Editorial Roundup: Indiana

Anderson Herald Bulletin. October 19, 2022.

Editorial: Greenhouse gas reduction requires individual action

The recent passage by Congress of the Inflation Reduction Act has been touted as the most significant climate legislation in U.S. history.

Perhaps it is, following the executive order by President Richard Nixon in creating the Environmental Protection Agency and the influential Clean Water Act.

The IRA is premised in part on President Biden's goal to achieve a 50% to 52% reduction in greenhouse gases, below 2005 levels, by the year 2030.

To that end, the IRA certainly has deeper reach into state and local governments in seeking grants as well as congressional recognition in advancing environmental justice for Americans regardless of race and income, among other concerns.

A recent panel hosted by Indiana University's Environmental Resilience Institute looked at IRA's effect on the Hoosier state. Tax credits are among the biggest benefits, said Dan Esposito, senior policy analyst for Energy Innovation.

Nationally, there are $271 billion in tax credits for the electricity sector, electric vehicles, energy efficiency, low carbon fuels and manufacturing.

In one example, commercial building owners can receive a tax credit up to $5 per square foot to support energy efficiency improvements that deliver lower utility bills.

Indiana's small businesses can also seek tax credits covering 30% of the costs of installing low-cost solar power and of purchasing clean trucks and vans for commercial fleets.

San Francisco-based Energy Innovation looks at the effectiveness of energy policies. Without IRA, the U.S. could have lowered greenhouse gas emissions by 25%. With implementation of IRA, the figure increases to be between 37% to 43%, according to Esposito.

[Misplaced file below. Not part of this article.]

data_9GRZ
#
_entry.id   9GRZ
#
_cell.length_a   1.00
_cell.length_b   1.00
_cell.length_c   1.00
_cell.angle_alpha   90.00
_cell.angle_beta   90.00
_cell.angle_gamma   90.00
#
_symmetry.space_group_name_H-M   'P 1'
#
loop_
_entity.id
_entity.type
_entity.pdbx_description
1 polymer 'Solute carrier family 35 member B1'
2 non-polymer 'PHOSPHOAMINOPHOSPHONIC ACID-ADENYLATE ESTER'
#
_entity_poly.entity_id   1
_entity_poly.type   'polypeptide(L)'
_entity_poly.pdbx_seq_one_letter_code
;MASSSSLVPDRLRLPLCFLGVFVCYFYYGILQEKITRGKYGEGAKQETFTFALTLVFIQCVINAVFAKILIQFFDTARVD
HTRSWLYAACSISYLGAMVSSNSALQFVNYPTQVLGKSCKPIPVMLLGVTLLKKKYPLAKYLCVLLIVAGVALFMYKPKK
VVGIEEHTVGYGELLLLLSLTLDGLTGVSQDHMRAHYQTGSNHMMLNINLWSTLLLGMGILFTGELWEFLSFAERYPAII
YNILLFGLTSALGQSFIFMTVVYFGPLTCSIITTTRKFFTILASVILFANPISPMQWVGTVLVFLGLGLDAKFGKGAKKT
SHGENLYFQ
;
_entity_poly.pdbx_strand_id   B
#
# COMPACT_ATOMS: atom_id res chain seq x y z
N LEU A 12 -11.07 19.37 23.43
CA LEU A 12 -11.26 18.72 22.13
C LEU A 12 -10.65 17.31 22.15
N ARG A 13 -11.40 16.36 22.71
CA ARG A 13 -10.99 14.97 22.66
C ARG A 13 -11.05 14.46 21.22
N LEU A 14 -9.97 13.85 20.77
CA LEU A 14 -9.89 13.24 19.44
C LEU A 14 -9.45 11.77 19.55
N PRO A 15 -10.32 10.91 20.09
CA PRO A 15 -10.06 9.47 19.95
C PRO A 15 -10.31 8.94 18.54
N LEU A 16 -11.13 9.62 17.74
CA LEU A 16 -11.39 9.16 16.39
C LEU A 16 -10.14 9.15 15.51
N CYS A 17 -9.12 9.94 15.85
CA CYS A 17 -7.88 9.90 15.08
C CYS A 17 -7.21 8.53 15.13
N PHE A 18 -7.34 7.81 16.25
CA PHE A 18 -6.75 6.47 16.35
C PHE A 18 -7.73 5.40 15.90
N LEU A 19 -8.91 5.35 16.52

While the IRA moves America closer to Biden's goal - which should be a goal for all compromising-seeking Americans - much work needs to be done to reach 50%.

This requires federal and state action to close the gap.

So far, the state of Indiana has submitted a plan to install electric vehicle charging stations along highways.

The plan is not perfect. For example, sites are not set currently in Madison County.

Hoosiers can easily keep the greenhouse gas emission objectives in sight. They can also follow developments in electric vehicles (for example, Chevrolet's Equinox EV hits dealerships next September).

Tax credits are likely to extend to Hoosier homeowners who can seek 30% of the costs to install solar panels and battery storage systems, make home improvements that reduce energy leakage or upgrade heating and cooling equipment.

Biden's administration projects that over 90,000 additional Indiana households will install rooftop solar panels as a result.

The Inflation Reduction Act may be Congress' most wide-ranging acknowledgment of our climate dilemma.

But state and local governments must accept programs to reduce greenhouse gases in tandem with Hoosiers finding individual ways to achieve the goal.


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